Hurricane and Tropical Storm Checklist
Aug 24, 2012 -
Make sure you are prepared for a storm.
When the storm first threatens
Move quickly without panicking. Start Monitoring the news.
DON'T be misled by landfall predictions; strong winds could arrive hours before official landfall.
DON'T heed or spread rumors.
Review emergency plans with your family. Practice where to go in the house as the hurricane intensifies.
Get supplies. Follow instructions in this guide for food and water.
If you plan to leave, start packing.
Limit traveling to necessary trips.
Refill any special medications.
Fill up your car's fuel tank. Make sure you have a spare tire; buy aerosol kits that fix and inflate flats.
DON'T fill gasoline cans; they are a fire hazard.
Check battery, water, and oil.
Check flashlight and radio batteries and have extra on hand.
Charge rechargeable cellular phones, drills, flashlights, lanterns, batteries.
If time allows, get key important documents - passports, wills, contracts, insurance papers, car titles, deeds, leases
and tax information -- into safe deposit box. If not, put them in a home safe or other safe, dry place.
When warning is issued
Get shutters, siding or plywood in place on windows. If you haven't sunk sockets, nail wood in with masonry nails.
Move vehicles out of flood-prone areas and into garages if possible. If not, park cars away from trees and close to homes or buildings.
Move grills, patio furniture and potted plants into house or garage.
Clear yard of loose objects. If you want to do any last-minute pruning, you must take the clippings inside; trash pickup will have been suspended and you'll be creating a nice pile of missiles.
Remove swings, and tarps from swing sets. Tie down anything you can't bring in. Check again for loose rain gutters, or moldings.
Prepare patio screening. It is built to sustain 75 mph winds but as it fills with wind it can separate from the frame. Officials recommend you remove a 6-foot panel on each side to let wind pass through. Pull out the tubing that holds screening in frame to remove screen.
Remove roof antenna; unplug antenna wire from set first.
Remove roof turbines and cap the holes with screw-on turbine caps. Unsecured turbines can fly off and create large hole for rain to pour through.
Secure anything inside your home that can be thrown around. Tape or tie cabinets. Remove items from counter and table tops. Close closet doors.
DON'T turn off your natural gas at the main meter. Only emergency or utility people should do that.
When the storm is hours away
It is now too late to do most of what needs to be done. There is still time to:
Put on your medic-alert tag.
Fill your tub and bottles with water.
Prepare food and water according to rules in this guide.instructions provided in this guide.
Shut your water at the meter to prevent contamination.
Secure and brace external doors, especially double doors.
Move as many valuables as possible off the floor to limit flooding damage.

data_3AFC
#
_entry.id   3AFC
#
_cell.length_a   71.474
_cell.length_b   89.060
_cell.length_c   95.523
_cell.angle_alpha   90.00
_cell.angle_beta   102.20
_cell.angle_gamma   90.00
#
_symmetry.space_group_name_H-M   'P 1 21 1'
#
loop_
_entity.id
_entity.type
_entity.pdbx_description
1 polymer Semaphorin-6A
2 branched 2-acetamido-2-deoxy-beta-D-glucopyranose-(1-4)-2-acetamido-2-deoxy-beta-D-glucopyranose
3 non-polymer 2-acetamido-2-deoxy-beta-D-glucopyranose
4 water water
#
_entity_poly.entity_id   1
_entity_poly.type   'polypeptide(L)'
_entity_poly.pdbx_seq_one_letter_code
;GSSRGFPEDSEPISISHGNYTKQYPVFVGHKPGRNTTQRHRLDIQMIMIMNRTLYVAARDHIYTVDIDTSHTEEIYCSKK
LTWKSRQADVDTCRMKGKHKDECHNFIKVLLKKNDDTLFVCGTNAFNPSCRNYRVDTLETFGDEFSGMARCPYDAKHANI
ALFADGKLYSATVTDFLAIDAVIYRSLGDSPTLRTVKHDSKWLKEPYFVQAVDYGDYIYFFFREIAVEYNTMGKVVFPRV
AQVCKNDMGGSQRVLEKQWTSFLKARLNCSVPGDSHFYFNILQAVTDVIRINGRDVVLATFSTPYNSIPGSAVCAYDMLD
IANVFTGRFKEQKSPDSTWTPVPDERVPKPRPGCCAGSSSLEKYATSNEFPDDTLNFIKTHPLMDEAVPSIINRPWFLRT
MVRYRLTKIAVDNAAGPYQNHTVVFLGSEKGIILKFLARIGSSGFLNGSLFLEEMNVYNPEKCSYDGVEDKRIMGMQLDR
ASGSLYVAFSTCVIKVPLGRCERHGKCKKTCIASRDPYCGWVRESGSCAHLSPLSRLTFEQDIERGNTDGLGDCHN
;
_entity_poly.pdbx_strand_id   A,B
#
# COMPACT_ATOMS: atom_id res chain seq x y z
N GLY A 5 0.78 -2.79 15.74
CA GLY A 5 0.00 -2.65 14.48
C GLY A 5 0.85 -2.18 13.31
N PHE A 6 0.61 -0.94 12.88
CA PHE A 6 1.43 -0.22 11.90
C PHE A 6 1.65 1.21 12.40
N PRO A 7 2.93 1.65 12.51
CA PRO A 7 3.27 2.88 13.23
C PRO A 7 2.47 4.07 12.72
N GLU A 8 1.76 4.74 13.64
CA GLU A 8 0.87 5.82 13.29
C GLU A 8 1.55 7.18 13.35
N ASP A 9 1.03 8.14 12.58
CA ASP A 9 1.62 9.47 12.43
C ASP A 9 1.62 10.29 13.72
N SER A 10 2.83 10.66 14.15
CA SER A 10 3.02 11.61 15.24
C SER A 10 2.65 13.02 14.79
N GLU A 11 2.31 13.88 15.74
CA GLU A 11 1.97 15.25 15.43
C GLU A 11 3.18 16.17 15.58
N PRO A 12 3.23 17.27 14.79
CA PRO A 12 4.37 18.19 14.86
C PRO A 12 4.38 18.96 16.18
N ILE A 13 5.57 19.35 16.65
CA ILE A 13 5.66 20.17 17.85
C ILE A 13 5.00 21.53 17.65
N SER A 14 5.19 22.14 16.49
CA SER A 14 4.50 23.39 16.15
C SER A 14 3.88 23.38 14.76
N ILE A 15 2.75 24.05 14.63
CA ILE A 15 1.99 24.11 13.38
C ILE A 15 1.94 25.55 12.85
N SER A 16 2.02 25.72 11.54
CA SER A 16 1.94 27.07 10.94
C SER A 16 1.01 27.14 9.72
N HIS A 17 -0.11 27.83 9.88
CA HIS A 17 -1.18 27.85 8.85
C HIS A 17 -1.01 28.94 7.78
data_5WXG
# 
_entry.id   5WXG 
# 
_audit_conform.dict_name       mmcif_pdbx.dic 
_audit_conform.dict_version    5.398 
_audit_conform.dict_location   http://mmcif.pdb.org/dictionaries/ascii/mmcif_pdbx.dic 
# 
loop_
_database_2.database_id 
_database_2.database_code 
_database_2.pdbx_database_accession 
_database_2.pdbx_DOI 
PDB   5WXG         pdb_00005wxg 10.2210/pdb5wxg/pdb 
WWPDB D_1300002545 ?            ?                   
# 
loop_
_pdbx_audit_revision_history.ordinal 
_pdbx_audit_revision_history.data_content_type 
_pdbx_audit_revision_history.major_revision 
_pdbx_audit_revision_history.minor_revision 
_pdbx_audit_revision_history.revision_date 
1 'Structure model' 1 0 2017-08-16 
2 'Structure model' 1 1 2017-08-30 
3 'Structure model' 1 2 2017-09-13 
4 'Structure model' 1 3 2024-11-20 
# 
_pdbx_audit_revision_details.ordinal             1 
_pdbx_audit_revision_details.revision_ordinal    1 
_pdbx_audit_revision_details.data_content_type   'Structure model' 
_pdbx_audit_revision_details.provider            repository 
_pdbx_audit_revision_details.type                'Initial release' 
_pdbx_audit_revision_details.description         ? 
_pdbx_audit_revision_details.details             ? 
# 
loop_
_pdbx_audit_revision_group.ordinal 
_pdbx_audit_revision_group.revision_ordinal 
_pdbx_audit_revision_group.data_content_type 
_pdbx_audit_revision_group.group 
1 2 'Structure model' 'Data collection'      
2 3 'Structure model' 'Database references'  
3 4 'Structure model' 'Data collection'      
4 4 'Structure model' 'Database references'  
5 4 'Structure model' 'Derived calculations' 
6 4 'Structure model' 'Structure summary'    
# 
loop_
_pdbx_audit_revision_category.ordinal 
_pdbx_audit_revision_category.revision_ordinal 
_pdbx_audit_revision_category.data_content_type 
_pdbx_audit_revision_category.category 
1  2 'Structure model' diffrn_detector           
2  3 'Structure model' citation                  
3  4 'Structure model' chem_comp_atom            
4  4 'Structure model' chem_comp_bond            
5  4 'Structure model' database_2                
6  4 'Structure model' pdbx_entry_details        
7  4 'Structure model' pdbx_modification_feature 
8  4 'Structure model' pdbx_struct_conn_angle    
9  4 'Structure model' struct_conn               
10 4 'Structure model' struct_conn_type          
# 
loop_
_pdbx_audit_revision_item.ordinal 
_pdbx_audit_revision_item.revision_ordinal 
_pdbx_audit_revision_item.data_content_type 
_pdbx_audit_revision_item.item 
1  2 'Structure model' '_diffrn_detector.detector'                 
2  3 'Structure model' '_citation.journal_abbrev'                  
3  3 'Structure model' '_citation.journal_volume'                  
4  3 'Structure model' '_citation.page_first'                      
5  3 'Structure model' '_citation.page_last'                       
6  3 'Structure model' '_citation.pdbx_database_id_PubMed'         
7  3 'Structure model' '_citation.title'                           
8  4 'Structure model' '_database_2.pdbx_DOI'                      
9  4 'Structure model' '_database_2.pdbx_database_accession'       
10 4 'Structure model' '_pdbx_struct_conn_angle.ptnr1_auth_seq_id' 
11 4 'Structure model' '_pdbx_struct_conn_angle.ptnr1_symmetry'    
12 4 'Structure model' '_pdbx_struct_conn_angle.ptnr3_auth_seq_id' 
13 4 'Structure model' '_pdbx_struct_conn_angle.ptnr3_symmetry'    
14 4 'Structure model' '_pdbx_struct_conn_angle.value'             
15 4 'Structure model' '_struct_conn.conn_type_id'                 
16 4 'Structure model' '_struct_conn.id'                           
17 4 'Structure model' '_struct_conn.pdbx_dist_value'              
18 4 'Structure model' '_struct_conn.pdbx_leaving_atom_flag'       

Move furniture away from windows or cover with plastic.
Continue to listen to radio and television for instructions.
Stay off the roads. It's too late to get supplies, and you'll be competing with people trying to flee unsafe homes.
Stay inside. Conditions will deteriorate rapidly, sometimes hours before landfall and often at night.
During the storm
Stay away from windows and doors.
DON'T use telephone or electrical appliances.
If storm becomes intense, retreat to designated interior hurricane safe room.
If you fear your house will come down around you, get into a bathtub and place a mattress over you.
After the storm
DON'T leave your home or shelter until emergency officials tell you it's safe. You may only be in the eye, with half the storm -- sometimes the stronger half -- still to come.
If you're not at home, don't return until you get the all-clear. Roads may be blocked by debris. Wait to learn from broadcast reports or shelter officials which roads are passable.
Driving will be treacherous. Traffic lights will be out and streets filled with debris and downed power lines.
If your neighborhood floods during the storm, listen to the radio for instructions. Rising water may require you to leave even after the storm has passed.
Watch and listen for reports of storm-spawned tornadoes.
DON'T call police, emergency or utility officials unless you have a life-threatening emergency.
If you must call loved ones to let them know you're all right, be brief to free lines for others.
DON'T touch power lines. Watch for downed lines. Assume all lines are live unless told otherwise.
Watch your step. The area will be covered with broken glass and other debris. Parts of your home, your porch, tree limbs and bridges may be weakened and could collapse.
Watch for insects, snakes and other animals - even alligators - driven out by high water.
Puddles may conceal dangerous debris or contain sewage or chemicals.
The day after
DON'T sightsee. Roads will be clogged.
You may have to show proof of residency before being allowed back into your neighborhood.
Use cell phones sparingly; they may be the only working phones, and only a limited number of cells will be operating. Battery use is limited. Also, Many cellular phone towers may be down and cell phones may not work.